In Westfall v. Erwin, the United Stated Supreme Court severally restricted the scope of protection afforded to federal employees from common law tort liability. Shortly thereafter, Congress enacted the Federal Employees Liability Reform and Tort Compensation Act of 1988 which immunized federal employees from liability for common law torts committed within the scope of their employment. In doing so, Congress provided that the exclusive remedy for such torts is through an action against the United Stated under the Federal Tort Claims Act (FTCA). This Note presents a discussion of the background and history of the doctrine of offical absolute immunity culminating in the Westfall decision and Congress' response to that decision. The analysis reveals that the federal government may now continue to escape liability from its own negligence through the discretionary function loophole in the FTCA. In conclusion, the Act is generally beneficial to both the federal government and to plaintiffs injured by the government. The benefits to the government, however, are weightier and as a result this factor should be taken into account by the federal courts when acting as the ultimate arbiter of the Act's scope and effect.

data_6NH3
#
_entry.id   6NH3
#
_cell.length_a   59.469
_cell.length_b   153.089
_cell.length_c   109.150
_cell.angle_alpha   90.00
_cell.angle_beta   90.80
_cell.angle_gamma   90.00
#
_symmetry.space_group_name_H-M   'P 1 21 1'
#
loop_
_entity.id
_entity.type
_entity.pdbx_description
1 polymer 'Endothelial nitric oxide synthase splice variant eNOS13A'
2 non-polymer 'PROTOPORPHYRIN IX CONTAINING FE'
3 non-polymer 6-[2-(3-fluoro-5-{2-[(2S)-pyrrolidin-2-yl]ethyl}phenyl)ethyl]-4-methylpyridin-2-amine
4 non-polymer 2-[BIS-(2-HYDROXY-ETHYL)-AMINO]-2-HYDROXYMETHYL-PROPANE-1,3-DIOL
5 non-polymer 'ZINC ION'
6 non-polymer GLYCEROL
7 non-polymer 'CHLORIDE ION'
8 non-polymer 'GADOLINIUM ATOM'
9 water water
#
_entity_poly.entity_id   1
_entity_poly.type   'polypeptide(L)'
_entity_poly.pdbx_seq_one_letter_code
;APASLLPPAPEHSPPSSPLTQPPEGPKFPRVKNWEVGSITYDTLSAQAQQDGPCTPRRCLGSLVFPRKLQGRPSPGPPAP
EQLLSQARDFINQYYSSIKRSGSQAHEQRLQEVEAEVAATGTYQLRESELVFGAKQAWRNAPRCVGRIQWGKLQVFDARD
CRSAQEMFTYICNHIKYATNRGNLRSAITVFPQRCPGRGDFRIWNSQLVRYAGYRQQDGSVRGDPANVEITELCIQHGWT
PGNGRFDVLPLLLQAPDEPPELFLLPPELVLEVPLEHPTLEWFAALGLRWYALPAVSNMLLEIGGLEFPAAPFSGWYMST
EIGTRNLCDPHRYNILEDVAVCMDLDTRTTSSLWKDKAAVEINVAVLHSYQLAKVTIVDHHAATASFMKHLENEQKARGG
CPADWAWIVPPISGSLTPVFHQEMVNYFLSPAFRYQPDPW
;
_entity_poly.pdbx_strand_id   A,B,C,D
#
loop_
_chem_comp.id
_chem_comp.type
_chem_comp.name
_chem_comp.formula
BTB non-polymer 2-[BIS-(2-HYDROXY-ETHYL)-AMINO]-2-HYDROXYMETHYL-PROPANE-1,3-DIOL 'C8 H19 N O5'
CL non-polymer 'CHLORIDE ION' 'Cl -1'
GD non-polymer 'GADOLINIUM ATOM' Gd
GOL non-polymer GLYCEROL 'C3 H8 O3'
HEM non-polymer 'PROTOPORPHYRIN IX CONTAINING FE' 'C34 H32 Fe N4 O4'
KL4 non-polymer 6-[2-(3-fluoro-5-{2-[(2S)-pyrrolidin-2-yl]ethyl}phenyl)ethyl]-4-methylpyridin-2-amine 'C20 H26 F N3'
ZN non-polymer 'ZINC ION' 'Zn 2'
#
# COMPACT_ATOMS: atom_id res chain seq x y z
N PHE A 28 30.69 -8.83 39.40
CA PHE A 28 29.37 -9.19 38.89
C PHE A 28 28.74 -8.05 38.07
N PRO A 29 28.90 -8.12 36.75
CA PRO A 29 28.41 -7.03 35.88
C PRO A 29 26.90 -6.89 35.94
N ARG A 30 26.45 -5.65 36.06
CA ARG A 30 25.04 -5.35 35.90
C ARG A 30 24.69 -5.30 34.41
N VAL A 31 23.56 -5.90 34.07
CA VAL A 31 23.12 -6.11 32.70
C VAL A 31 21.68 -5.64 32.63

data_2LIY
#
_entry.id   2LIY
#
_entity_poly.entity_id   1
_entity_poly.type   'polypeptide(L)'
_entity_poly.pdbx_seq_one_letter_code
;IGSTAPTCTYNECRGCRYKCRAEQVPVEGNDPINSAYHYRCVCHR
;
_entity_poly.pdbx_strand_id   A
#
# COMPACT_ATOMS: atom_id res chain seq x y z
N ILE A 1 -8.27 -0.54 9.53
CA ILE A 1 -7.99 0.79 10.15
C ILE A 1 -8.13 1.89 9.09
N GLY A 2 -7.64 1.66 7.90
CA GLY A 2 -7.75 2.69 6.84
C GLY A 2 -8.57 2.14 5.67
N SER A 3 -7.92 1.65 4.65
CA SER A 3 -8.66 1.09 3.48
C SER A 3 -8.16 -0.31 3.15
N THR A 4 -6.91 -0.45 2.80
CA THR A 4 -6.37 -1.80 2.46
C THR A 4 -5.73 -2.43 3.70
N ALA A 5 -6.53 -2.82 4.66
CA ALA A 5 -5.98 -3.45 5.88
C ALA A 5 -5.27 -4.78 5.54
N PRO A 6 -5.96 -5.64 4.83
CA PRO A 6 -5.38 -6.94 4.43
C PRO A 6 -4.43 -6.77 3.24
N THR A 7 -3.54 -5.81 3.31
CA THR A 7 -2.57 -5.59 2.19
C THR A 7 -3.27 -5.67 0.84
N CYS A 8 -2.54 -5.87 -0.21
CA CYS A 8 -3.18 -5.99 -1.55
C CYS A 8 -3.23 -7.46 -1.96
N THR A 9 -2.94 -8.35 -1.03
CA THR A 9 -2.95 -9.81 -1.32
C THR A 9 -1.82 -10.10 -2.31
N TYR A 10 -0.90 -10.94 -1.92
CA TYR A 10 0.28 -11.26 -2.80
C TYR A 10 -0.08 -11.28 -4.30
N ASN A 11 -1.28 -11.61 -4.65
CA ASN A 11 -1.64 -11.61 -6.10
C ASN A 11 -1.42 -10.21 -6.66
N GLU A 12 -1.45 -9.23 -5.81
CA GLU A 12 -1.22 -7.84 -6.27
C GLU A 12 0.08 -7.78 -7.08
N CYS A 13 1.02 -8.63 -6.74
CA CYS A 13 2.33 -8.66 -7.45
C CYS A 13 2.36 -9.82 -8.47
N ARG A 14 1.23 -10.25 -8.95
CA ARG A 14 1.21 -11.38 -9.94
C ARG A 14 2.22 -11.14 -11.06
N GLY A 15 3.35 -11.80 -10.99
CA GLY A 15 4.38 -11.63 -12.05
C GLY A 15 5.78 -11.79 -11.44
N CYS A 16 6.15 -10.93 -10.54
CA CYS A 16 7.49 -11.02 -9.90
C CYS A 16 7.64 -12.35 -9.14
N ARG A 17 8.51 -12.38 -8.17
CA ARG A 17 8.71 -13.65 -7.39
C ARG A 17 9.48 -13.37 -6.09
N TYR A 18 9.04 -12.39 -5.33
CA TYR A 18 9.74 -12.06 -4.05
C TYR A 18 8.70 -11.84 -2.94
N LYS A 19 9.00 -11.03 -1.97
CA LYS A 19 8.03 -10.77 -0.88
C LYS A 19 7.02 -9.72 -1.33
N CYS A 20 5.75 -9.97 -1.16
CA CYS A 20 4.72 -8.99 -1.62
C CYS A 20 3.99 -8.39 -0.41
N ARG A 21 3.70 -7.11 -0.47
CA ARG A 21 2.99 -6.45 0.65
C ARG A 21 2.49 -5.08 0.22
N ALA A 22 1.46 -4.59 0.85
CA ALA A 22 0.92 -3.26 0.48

William T. Cornell,
An Evaluation of the Federal Employees Liability Reform and Tort Compensation Act: Congress' Response to Westfall v. Erwin,
San Diego L. Rev.
Available at: https://digital.sandiego.edu/sdlr/vol26/iss1/6